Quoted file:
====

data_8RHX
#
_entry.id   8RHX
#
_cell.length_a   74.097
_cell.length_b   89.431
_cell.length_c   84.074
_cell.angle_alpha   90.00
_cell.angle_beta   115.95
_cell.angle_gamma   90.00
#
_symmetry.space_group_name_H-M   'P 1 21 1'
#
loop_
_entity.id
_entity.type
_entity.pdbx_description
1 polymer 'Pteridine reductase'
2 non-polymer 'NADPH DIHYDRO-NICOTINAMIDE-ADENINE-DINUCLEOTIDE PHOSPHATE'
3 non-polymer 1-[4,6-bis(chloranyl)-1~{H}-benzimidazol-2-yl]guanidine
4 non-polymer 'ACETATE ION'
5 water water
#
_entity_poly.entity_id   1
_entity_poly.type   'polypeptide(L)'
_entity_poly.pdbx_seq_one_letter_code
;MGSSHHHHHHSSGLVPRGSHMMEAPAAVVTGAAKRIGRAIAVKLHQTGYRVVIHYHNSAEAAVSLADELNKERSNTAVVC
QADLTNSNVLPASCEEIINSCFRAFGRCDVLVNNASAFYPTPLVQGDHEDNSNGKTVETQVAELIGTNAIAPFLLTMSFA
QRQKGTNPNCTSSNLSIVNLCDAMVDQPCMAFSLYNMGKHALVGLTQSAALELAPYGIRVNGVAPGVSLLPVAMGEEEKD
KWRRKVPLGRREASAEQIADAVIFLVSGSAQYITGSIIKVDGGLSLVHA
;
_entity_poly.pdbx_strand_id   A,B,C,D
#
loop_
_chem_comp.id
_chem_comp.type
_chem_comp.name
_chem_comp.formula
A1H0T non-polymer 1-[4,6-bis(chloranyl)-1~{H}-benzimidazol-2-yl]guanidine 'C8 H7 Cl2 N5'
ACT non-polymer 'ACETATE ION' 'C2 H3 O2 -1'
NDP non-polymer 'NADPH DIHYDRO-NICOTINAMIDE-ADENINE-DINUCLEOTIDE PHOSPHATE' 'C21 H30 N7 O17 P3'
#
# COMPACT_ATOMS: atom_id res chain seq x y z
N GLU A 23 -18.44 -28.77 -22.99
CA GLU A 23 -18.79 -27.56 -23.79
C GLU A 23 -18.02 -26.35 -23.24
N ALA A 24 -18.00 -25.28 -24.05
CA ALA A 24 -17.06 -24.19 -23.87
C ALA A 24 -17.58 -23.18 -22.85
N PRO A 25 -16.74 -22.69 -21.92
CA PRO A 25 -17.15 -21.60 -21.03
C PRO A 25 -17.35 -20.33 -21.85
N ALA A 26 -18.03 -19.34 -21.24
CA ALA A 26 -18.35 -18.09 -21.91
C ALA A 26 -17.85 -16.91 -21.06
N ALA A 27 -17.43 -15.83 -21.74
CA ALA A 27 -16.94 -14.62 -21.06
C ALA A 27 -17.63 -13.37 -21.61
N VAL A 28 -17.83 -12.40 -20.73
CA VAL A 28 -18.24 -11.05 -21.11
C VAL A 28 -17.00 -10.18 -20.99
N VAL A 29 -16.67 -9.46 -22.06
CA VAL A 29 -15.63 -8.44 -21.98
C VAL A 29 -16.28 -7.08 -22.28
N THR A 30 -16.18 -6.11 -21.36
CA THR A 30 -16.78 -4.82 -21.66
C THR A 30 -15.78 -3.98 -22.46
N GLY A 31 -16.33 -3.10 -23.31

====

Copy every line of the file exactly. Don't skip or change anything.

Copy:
data_8RHX
#
_entry.id   8RHX
#
_cell.length_a   74.097
_cell.length_b   89.431
_cell.length_c   84.074
_cell.angle_alpha   90.00
_cell.angle_beta   115.95
_cell.angle_gamma   90.00
#
_symmetry.space_group_name_H-M   'P 1 21 1'
#
loop_
_entity.id
_entity.type
_entity.pdbx_description
1 polymer 'Pteridine reductase'
2 non-polymer 'NADPH DIHYDRO-NICOTINAMIDE-ADENINE-DINUCLEOTIDE PHOSPHATE'
3 non-polymer 1-[4,6-bis(chloranyl)-1~{H}-benzimidazol-2-yl]guanidine
4 non-polymer 'ACETATE ION'
5 water water
#
_entity_poly.entity_id   1
_entity_poly.type   'polypeptide(L)'
_entity_poly.pdbx_seq_one_letter_code
;MGSSHHHHHHSSGLVPRGSHMMEAPAAVVTGAAKRIGRAIAVKLHQTGYRVVIHYHNSAEAAVSLADELNKERSNTAVVC
QADLTNSNVLPASCEEIINSCFRAFGRCDVLVNNASAFYPTPLVQGDHEDNSNGKTVETQVAELIGTNAIAPFLLTMSFA
QRQKGTNPNCTSSNLSIVNLCDAMVDQPCMAFSLYNMGKHALVGLTQSAALELAPYGIRVNGVAPGVSLLPVAMGEEEKD
KWRRKVPLGRREASAEQIADAVIFLVSGSAQYITGSIIKVDGGLSLVHA
;
_entity_poly.pdbx_strand_id   A,B,C,D
#
loop_
_chem_comp.id
_chem_comp.type
_chem_comp.name
_chem_comp.formula
A1H0T non-polymer 1-[4,6-bis(chloranyl)-1~{H}-benzimidazol-2-yl]guanidine 'C8 H7 Cl2 N5'
ACT non-polymer 'ACETATE ION' 'C2 H3 O2 -1'
NDP non-polymer 'NADPH DIHYDRO-NICOTINAMIDE-ADENINE-DINUCLEOTIDE PHOSPHATE' 'C21 H30 N7 O17 P3'
#
# COMPACT_ATOMS: atom_id res chain seq x y z
N GLU A 23 -18.44 -28.77 -22.99
CA GLU A 23 -18.79 -27.56 -23.79
C GLU A 23 -18.02 -26.35 -23.24
N ALA A 24 -18.00 -25.28 -24.05
CA ALA A 24 -17.06 -24.19 -23.87
C ALA A 24 -17.58 -23.18 -22.85
N PRO A 25 -16.74 -22.69 -21.92
CA PRO A 25 -17.15 -21.60 -21.03
C PRO A 25 -17.35 -20.33 -21.85
N ALA A 26 -18.03 -19.34 -21.24
CA ALA A 26 -18.35 -18.09 -21.91
C ALA A 26 -17.85 -16.91 -21.06
N ALA A 27 -17.43 -15.83 -21.74
CA ALA A 27 -16.94 -14.62 -21.06
C ALA A 27 -17.63 -13.37 -21.61
N VAL A 28 -17.83 -12.40 -20.73
CA VAL A 28 -18.24 -11.05 -21.11
C VAL A 28 -17.00 -10.18 -20.99
N VAL A 29 -16.67 -9.46 -22.06
CA VAL A 29 -15.63 -8.44 -21.98
C VAL A 29 -16.28 -7.08 -22.28
N THR A 30 -16.18 -6.11 -21.36
CA THR A 30 -16.78 -4.82 -21.66
C THR A 30 -15.78 -3.98 -22.46
N GLY A 31 -16.33 -3.10 -23.31